Mary Putnam Jacobi

Birth: August 31, 1842 Death: June 10, 1906 Specialty: Medicine Major Contributions: Second female member of Medical Society of the County of New York Organized Association for the Advancement of the Medical Education of Women Received Harvard University's Boylston Prize in 1876 for an original essay “The Question of Rest for Women during Menstruation”

Birth: August 31, 1842
Death: June 10, 1906
Specialty: Medicine
Major Contributions:
Second female member of Medical Society of the County of New York
Organized Association for the Advancement of the Medical Education of Women
Received Harvard University’s Boylston Prize in 1876 for an original essay “The Question of Rest for Women during Menstruation”

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Dr. Mary Putnam Jacobi was the first woman to become a member of the Academy of Medicine, but the road to that acceptance wasn’t an easy one.

Graduating from pharmacy school in 1863, the next year she earned her doctorate of medicine from the Female Medical College in Pennsylvania. Realizing after completing a short internship at a hospital that her education hadn’t fully prepared her to practice medicine, she traveled to Paris and fought her way into L’Ecole de Medecine of the University of Paris. Initially refused due to her gender it wasn’t until the minister of education forced the faculty to admit Jacobi that she was allowed to attend the school, graduating in 1871 with a prize winning thesis.

Returning to New York City she opened her own practice and began teaching at the Women’s Medical College of the New York Infirmary where she helped raise the school’s educational standards. Frustrated with the medical training, or lack thereof, that she had received, Jacobi advocated for women to be able to attend the same schools as men as she felt that the small women only programs could not provide the same training and clinical practices as universities with their own hospitals.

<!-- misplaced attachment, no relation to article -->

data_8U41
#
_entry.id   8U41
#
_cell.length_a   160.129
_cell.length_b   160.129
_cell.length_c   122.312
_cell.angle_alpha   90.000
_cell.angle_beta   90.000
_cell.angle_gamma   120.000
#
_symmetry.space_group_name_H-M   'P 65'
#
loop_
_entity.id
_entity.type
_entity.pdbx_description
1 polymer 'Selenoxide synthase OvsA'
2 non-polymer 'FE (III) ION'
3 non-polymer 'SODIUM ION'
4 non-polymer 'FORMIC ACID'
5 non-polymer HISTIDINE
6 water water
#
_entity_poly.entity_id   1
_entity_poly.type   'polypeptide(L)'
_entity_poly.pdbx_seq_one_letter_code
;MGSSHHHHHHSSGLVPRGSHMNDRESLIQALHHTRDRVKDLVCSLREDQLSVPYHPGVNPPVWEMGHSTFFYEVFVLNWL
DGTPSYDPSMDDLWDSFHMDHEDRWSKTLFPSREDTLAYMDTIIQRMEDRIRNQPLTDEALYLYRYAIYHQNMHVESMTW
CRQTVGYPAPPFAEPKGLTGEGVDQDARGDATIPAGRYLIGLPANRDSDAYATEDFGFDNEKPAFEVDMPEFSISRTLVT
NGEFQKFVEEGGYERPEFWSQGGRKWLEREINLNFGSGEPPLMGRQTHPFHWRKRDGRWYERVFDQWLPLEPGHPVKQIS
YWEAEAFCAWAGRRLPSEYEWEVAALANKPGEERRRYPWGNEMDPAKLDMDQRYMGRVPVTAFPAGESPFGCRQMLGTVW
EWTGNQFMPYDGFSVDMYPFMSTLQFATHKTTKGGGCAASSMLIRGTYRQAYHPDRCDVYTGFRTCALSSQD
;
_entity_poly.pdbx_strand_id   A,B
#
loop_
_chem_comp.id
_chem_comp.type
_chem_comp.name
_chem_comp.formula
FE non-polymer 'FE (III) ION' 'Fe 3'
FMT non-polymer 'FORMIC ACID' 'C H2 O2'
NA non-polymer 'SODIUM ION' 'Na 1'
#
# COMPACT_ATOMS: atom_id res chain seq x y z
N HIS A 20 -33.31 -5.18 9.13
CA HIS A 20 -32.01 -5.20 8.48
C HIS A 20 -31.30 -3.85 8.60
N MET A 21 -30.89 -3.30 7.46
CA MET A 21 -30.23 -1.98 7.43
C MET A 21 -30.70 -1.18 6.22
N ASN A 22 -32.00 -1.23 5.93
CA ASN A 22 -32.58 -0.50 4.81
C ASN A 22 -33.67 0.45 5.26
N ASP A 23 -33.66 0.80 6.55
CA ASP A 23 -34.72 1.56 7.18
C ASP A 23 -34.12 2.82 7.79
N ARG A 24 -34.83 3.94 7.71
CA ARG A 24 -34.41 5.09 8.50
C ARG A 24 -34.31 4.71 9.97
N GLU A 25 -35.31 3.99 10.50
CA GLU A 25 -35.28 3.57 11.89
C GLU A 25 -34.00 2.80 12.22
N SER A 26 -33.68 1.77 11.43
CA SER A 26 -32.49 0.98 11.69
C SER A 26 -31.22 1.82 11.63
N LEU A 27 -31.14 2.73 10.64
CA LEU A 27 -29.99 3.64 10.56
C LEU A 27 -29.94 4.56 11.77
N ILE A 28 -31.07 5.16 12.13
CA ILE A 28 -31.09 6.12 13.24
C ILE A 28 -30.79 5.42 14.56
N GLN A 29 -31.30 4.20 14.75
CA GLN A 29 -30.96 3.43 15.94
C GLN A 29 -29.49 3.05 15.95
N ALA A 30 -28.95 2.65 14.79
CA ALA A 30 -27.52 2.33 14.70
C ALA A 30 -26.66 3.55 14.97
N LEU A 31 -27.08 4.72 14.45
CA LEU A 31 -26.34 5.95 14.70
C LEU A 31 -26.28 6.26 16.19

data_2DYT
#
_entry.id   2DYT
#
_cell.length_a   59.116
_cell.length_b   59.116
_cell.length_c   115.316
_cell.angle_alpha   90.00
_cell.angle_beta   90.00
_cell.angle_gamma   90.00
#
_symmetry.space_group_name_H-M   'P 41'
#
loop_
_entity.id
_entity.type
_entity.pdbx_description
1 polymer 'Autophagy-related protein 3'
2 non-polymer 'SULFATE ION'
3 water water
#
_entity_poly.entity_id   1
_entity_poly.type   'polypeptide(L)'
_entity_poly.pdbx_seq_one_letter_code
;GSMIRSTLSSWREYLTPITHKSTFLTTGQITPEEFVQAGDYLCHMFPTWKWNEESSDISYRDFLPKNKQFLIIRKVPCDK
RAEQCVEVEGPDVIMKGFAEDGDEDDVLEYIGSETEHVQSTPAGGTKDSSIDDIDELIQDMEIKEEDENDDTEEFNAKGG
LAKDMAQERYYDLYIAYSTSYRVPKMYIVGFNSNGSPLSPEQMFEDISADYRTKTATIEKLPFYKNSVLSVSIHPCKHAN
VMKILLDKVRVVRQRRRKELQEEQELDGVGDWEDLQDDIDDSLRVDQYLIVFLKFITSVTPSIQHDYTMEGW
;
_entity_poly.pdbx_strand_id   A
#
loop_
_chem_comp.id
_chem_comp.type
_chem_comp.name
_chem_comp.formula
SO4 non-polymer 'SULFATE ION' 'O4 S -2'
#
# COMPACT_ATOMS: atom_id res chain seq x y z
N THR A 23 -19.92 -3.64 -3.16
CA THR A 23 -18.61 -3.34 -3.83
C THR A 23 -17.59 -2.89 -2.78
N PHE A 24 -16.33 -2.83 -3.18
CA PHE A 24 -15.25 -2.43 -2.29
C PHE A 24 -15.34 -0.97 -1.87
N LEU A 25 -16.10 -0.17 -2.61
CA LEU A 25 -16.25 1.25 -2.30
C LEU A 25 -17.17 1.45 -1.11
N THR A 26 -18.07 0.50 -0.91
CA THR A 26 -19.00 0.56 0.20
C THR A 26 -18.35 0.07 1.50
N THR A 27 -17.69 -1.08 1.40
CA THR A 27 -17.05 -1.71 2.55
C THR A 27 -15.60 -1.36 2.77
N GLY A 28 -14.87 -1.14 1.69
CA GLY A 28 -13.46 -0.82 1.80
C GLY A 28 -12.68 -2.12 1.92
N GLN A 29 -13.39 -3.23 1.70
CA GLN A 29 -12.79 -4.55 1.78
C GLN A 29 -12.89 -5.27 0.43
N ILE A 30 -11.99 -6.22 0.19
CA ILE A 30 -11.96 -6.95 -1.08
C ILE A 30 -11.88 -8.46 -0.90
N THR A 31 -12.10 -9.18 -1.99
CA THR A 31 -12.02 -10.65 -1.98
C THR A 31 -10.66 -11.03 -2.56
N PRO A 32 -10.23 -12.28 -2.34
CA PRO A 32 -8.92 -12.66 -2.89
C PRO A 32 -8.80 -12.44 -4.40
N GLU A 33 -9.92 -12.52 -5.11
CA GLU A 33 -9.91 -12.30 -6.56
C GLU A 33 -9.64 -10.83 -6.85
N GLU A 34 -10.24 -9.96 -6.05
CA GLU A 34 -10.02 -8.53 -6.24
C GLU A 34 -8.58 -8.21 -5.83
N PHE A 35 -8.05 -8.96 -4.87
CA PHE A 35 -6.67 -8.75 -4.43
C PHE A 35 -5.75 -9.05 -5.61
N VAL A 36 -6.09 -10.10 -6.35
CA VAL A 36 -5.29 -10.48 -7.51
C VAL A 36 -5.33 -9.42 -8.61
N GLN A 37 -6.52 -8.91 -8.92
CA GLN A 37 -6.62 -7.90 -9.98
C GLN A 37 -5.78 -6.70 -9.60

In an effort to refute a popular theory of the time claiming women that did not rest during their menstruation would damage their reproductive organs, Jacobi was able to use data, tracking of the pulse including its rate, force, and variation to show the stability of a woman’s health, strength, and agility throughout her monthly cycle. Publishing her findings in an original essay entitled, “The Question of Rest for Women during Menstruation” she was able to offer evidence supporting her position and was awarded Harvard University’s Boylston Prize in 1876 for her efforts.

During her lifetime Jacobi would write both fiction and non-fiction works totaling nine books and over 170 articles including “Description of the Early Symptoms of the Meningeal Tumor Compressing the Cerebellum. From Which the Writer Died. Written by Herself” after she was diagnosed with a brain tumor at the age of 63.

Written by Angela Goad

Sources:

Changing the Face of Medicine: Dr. Mary Corinna Putnam Jacobi

Civil War Women: Mary Putnam Jacobi

Encyclopedia Britannica: Mary Putnam Jacobi

See Also:

Wikipedia: Mary Corinna Putnam Jacobi